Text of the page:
A fine counterpoint to that argument came in the form of Rogue Squadron, a gorgeous, smooth-handling starfighter that enthralled both critics and kids alike. That game came out shortly before the release of Episode 1, so it comes as no surprise that developer Factor 5 and LucasArts have reunited for a sequel -- or prequel -- of sorts.
Gamers play as young Lt. Gavyn Skyes, an young and expert pilot fighting under the command of Captain Panaka (remember him?) against the invading forces of the Trade Federation. At the game's onset, the invasion has begun, and the lieutenant must rescue his captain from the besieged city by means of those fancy landspeeders that seem to pepper the city. From there it's on to a pair of stolen STAPS (albeit more heavily armed ones), and then on to Police Cruisers -- cobalt versions of the Royal Starfighter -- used for training. After that it's to the stars, flying the real thing -- and this is where the game really shines.
Fans of the first will find themselves immediately snug in the pilot's seat, though some strange control scheme options are used. One inclusion we're grateful for is the ability to pull tighter turns, though you'll need to hit the right shoulder button to trigger them. Each of the vehicles features lasers (which -- thankfully -- don't overheat) as well as missiles, which are doled out pretty frugally. The interface remains mostly unchanged, and while we wish the radar could have been tweaked to reflect crafts' altitude, it's still a pretty effective way to keep the gamer consistently pointed in the right direction.
Each of the game's 15 levels takes place across a wide variety of terrain, some of which looks quite nice, and feature plenty of air- and land-based opponents to fight. Like its predecessor, the game features some guard-duty levels, though we'd say that each level ultimately takes a little less time, and has a fewer constraints, than those in Rogue Squadron -- this is a good thing. Also, some levels allow the player to swap out vehicles at key garages -- giving the choice of ground or air mobility (we invariably chose the high road). Still, we could have done with a greater diversity in mission types -- after all, most of the missions that feature swarms of ships are pretty demanding in directing players towards a specific target, failing to give gamers good opportunity to indulge their more bloodthirsty instincts.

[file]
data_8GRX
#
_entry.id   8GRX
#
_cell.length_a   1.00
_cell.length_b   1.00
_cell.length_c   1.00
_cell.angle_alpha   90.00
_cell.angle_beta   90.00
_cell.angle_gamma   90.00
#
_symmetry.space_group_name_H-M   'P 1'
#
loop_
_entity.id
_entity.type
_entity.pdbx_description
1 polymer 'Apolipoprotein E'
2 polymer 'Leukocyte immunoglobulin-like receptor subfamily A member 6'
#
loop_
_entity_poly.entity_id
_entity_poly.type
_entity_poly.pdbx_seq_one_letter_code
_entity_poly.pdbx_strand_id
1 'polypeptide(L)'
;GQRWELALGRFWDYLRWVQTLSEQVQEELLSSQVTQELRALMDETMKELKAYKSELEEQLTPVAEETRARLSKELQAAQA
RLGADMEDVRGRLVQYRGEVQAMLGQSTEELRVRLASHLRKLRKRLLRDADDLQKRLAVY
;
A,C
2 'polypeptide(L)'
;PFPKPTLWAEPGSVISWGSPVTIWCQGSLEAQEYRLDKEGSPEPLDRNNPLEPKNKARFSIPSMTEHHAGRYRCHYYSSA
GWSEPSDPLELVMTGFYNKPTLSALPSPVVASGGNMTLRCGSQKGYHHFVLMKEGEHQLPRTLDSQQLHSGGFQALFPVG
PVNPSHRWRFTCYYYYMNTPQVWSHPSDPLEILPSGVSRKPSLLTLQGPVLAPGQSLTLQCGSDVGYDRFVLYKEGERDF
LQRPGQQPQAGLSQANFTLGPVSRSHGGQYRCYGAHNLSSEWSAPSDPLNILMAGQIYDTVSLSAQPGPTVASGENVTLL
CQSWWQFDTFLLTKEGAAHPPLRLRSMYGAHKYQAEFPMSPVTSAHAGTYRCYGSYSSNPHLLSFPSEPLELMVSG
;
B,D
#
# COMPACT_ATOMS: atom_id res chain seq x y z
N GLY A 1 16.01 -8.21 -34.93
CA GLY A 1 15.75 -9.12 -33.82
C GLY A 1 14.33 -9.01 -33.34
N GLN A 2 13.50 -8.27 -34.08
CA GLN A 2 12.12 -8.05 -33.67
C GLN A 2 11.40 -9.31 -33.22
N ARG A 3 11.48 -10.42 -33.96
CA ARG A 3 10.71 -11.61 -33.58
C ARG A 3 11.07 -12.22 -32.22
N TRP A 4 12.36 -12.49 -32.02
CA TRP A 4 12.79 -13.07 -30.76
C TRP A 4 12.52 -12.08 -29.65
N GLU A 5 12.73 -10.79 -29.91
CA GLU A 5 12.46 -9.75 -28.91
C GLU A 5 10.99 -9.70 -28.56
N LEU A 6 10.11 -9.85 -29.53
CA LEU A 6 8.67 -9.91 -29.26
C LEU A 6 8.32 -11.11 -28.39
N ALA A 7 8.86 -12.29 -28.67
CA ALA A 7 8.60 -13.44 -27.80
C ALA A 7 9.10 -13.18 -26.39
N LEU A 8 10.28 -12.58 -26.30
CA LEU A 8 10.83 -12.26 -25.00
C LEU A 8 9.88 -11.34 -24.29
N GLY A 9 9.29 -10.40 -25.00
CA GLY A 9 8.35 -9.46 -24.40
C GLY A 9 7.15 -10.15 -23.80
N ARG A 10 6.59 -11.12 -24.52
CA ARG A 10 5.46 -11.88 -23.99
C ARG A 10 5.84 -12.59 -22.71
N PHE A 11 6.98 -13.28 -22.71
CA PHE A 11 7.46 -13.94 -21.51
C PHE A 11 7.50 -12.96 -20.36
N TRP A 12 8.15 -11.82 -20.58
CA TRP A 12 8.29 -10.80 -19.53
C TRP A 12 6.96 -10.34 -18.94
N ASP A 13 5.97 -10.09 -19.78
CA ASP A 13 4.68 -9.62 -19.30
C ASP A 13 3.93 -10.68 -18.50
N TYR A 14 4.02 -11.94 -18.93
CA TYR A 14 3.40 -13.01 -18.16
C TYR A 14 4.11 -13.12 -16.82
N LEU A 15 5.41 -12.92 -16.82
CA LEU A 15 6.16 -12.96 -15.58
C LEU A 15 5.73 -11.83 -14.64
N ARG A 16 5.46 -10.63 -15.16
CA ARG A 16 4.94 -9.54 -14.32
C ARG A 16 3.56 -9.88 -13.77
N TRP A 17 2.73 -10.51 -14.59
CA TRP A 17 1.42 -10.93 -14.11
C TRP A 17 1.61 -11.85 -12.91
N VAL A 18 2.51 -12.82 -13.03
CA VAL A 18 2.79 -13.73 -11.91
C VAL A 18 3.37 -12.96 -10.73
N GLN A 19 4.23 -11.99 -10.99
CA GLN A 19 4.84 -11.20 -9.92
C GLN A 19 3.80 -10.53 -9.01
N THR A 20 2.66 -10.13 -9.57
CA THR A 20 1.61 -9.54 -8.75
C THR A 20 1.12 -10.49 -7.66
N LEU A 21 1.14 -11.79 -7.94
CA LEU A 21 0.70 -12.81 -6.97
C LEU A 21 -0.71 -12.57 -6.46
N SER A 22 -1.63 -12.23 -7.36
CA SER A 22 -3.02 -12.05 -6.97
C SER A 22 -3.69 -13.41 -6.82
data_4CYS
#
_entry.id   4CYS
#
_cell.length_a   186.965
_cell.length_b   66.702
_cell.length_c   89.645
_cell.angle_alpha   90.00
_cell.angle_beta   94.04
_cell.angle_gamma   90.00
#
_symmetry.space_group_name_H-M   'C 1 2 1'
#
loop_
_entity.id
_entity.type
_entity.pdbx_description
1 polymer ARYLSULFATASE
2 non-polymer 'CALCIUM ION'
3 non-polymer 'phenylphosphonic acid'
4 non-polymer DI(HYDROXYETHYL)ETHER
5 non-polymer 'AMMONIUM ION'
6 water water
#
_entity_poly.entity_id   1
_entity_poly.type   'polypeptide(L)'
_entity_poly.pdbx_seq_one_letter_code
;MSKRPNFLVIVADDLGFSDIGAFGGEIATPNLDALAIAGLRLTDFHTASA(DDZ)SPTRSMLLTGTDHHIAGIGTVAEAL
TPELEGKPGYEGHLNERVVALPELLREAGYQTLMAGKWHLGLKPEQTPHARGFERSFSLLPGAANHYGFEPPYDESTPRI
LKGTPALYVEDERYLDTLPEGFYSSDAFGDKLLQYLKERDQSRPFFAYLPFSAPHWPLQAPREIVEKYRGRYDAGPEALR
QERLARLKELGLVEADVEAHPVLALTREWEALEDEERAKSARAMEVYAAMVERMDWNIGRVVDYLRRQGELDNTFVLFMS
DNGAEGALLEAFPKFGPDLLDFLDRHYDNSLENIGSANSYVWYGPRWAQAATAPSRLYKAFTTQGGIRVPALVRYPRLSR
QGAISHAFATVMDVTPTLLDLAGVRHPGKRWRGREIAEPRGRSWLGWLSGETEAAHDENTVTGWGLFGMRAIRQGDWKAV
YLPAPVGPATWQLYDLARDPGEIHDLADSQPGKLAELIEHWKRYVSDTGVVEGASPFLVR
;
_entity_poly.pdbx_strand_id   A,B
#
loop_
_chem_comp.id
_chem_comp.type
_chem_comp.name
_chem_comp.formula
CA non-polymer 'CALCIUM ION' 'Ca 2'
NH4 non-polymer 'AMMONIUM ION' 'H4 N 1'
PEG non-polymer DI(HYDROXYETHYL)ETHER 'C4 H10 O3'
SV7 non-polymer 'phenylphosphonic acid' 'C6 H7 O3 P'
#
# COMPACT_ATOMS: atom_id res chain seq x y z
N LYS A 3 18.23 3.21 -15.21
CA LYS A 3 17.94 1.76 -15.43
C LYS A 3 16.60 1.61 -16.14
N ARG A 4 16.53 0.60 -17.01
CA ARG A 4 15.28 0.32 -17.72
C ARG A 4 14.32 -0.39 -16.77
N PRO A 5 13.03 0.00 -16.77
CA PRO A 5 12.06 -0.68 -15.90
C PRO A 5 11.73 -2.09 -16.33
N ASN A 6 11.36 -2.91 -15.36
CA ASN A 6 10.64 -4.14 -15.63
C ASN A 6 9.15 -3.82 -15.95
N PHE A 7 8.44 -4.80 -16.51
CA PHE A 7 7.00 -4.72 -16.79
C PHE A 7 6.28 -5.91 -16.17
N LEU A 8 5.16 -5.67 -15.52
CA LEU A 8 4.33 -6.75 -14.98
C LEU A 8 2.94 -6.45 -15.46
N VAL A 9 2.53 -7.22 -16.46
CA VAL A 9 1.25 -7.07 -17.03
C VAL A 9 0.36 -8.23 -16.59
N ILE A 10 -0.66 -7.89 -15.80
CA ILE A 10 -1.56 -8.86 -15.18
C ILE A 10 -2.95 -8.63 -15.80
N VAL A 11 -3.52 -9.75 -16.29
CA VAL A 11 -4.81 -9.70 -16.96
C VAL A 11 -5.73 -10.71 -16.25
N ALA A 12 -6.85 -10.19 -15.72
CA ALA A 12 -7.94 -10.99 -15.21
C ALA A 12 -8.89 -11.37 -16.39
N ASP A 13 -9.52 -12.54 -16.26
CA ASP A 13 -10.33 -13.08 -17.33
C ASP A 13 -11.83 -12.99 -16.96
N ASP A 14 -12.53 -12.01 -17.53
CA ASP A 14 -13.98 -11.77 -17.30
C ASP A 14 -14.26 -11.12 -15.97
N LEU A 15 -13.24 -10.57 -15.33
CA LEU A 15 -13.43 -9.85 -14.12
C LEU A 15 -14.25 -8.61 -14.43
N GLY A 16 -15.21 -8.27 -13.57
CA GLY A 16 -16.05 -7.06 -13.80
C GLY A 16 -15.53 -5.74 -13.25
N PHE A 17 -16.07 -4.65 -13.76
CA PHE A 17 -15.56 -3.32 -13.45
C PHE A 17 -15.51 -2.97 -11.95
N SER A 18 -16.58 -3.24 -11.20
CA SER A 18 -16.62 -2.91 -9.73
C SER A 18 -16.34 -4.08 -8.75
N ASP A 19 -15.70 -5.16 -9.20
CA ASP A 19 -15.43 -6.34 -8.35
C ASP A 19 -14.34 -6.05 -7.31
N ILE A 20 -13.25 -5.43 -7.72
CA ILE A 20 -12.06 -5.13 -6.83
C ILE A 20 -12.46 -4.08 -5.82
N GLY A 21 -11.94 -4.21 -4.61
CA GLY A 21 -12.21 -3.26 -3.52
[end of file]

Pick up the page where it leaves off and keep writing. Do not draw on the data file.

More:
While the game makes good use of the best elements of its predecessor, some of the flaws (or limitations) show through, too. A good example of this comes when Gavyn and his teammates first hit space to take on some massive shielded something or other. A large complaint about Rogue SquadronBattle of Naboo doesn't do much to effect a difference. Flying through space, the player can often become disoriented -- doubly so when the game takes the liberty of righting his or her ship. It's not a downer, but we're used to having actual 3D freedom, or at least the illusion of it. was that all of the missions took place above the planet's surface, and
The visuals are better than most we've seen on the N64, and the draw-in, in particular, is much improved and pretty impressive. Ship models are convincing and accurate, though the level designs tend to be a bit erratic; one level that takes place above icy waterways is visual bliss, while those that take place on the grassy plains of Naboo are a little flat -- and we don't mean physically.
Factor 5 is well renowned for its top-notch audio work with the N64, and this final Star Wars outing on the aging system doesn't disappoint. Naturally, the Duel of the Fates theme song plays a pretty good part, as do the classic Star Wars fanfare and plenty of blaster fire. Both the music and sound effects come through crisp and clear, and most of the voiceovers are serviceable -- some even convincingly Star Wars, which is no mean feat.
We must say that this is by no means gaming perfection -- like so many fine games, it's lacking patches of innovation in some areas, polish and depth in others. Obviously, it's not as much of a watershed event as Rogue Squadron, but it does most everything better, and fixes a good number of flaws. Besides, having the Star Wars license adds -- for better or worse -- tremendously to the standard action game's appeal, and does wonders for what's ultimately the sort of quick and feisty firefight fest that Nintendo gamers have been clamoring for.
The Bottom Line: Frankly, there aren't many serviceable alternatives in the hangar, making Battle for Naboo a nice way to kick some ass into the N64's golden years.
Final Score: 8.5